More than 30 Democrats called on President Obama to recess-appoint five Federal Election Commission (FEC) commissioners during the Easter recess next week.
Chief deputy whip Peter WelchPeter Francis WelchFailed drug vote points to bigger challenges for Democrats Shakespeare gets a congressional hearing in this year's 'Will on the Hill' Democrats debate shape of new Jan. 6 probe MORE (D-Vt.) asked the president to “use his constitutional authority” to replace the commissioners. These commissioners’ terms have expired and the commission's deadlock is holding back further clarifications on significant issues coming out of the Citizens United v. FEC Supreme Court ruling.
“Doing so [appointing new commissioners] will breathe life into this important agency and send a clear signal to those seeking to exploit an uncertain campaign landscape that the cop is back on the beat and that federal election laws will be fully enforced,” Welch’s letter, signed by several Democrats, states.
Watchdogs have also been calling for recess appointments to stunt the impact of the landmark Supreme Court ruling. The ruling allowed unlimited money into elections, as long as it’s not coordinated with or donated to specific candidates or parties.
Ten watchdogs, including Citizens for Responsibility and Ethics in Washington (CREW) and Democracy 21, put together a petition on the matter in January. The petition, which received more than 25,000 signatures in February, still has not received a response from Obama.
The president has made one set of recess appointments this year — he appointed three individuals to the National Labor Relations Board, and Richard Cordray to head the new Consumer Financial Protection Bureau.
The U.S. Chamber of Commerce and others have already challenged the January act that put Obama at odds with Republicans.
The group of Democrats also sent a letter to the IRS to investigate 501(c)(4) groups affiliated with super-PACs. Watchdogs have called on the IRS to do the same; however, many of these letters and efforts have been rebutted by Republicans as partisan attacks.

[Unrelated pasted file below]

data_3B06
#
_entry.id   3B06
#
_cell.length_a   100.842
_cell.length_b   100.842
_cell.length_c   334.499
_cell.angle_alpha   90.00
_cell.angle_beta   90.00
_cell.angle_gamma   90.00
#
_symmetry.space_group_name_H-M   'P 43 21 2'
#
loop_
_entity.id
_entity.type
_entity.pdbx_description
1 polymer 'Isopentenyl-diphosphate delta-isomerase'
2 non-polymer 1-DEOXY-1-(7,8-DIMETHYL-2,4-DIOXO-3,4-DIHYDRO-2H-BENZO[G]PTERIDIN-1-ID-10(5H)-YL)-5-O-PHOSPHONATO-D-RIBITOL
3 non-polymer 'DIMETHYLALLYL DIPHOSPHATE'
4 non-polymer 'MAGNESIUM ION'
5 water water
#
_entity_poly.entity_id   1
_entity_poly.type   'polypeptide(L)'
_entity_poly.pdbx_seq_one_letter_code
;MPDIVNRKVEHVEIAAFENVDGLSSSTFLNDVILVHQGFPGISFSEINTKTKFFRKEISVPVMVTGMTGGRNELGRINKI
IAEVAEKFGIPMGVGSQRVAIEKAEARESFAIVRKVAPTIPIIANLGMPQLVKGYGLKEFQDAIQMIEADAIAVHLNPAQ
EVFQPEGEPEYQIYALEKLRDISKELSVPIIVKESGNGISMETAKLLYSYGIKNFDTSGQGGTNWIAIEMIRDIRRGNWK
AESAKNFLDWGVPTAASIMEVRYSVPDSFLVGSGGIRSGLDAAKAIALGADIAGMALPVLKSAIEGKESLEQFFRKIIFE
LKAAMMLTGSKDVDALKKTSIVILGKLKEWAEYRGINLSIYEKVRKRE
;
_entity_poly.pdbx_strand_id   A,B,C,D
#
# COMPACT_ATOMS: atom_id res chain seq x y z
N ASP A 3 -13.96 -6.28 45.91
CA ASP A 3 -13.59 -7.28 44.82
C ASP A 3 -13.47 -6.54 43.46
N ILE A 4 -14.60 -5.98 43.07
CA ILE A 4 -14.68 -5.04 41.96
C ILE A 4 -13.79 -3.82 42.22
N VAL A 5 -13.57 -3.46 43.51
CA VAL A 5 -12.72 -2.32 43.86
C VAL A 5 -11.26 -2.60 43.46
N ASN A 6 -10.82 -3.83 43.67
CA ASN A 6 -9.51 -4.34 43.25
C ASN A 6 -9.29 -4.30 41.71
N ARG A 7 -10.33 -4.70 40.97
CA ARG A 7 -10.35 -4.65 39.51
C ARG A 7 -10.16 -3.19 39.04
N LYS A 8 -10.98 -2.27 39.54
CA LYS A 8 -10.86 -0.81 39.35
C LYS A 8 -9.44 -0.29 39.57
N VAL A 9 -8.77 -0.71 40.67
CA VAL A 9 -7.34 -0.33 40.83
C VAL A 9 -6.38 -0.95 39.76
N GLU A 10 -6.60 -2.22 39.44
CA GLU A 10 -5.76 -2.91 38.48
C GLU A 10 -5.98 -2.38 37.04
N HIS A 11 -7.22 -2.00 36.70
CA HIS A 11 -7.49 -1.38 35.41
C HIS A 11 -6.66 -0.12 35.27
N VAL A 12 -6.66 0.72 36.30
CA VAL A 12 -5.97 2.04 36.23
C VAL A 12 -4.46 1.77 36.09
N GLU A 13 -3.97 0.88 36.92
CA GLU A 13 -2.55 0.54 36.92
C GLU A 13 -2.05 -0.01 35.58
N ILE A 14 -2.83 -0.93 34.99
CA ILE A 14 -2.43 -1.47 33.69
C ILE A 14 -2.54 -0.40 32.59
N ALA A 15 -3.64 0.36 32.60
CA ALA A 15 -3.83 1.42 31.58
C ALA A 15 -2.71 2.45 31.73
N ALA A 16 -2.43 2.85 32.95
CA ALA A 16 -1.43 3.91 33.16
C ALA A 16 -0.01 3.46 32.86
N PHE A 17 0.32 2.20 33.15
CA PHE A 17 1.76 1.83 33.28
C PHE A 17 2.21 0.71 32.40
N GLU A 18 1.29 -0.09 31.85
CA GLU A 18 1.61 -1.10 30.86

Other members who signed these letters include Reps. Bruce BraleyBruce Lowell BraleyThe Memo: Trump attacks on Harris risk backfiring 2020 caucuses pose biggest challenge yet for Iowa's top pollster OPINION | Tax reform, not Trump-McConnell feuds, will make 2018 a win for GOP MORE (D-Iowa), Joe Courtney (D-Conn.), Ted Deutch (D-Fla.), Lloyd Doggett (D-Texas), Anna Eshoo (D-Calif.), Sam FarrSamuel (Sam) Sharon FarrMedical marijuana supporters hopeful about government funding bill Marijuana advocates to give away free joints on Capitol Hill DEA decision against reclassifying marijuana ignores public opinion MORE (D-Calif.), Luis GutierrezLuis Vicente GutierrezBiden's inauguration marked by conflict of hope and fear The Hill's Campaign Report: Democratic primary fight shifts to South Carolina, Nevada Democrats rally behind incumbents as Lipinski takes liberal fire MORE (D-Ill.), Nydia Velázquez (D-N.Y.), Gary Ackerman (D-N.Y.), Earl BlumenauerEarl BlumenauerProgressives push for fossil subsidy repeal in spending bill The Hill's Morning Report - Presented by Alibaba - House Democrats plagued by Biden agenda troubles Oregon legislature on the brink as Democrats push gerrymandered maps MORE (D-Ore.), Michael Capuano (D-Mass.), Steve Cohen (D-Tenn.), John Conyers Jr. (D-Mich.), Donna Edwards (D-Md.), Keith Ellison (D-Minn.), Bob Filner (D-Calif.), George Miller (D-Calif.), Raúl Grijalva (D-Ariz.), Alcee Hastings (D-Fla.), Maurice Hinchey (D-N.Y.), Jesse Jackson Jr. (D-Ill.), Hank Johnson (D-Ga.), John Olver (D-Mass.), Jared Polis (D-Colo.), Charles Rangel (D-N.Y.), John Sarbanes (D-Md.), Jan Shakowsky (D-Ill.), Louise Slaughter (D-N.Y.), Chris Van Hollen (D-Md.), John YarmuthJohn Allen YarmuthBiden employs flurry of meetings to unite warring factions Jayapal says Sept. 27 vote on infrastructure is 'arbitrary deadline' Top Democrat: 'Virtually no chance' .5T bill will be finished before October MORE (D-Ky.) and Del. Eleanor Holmes Norton (D-D.C.).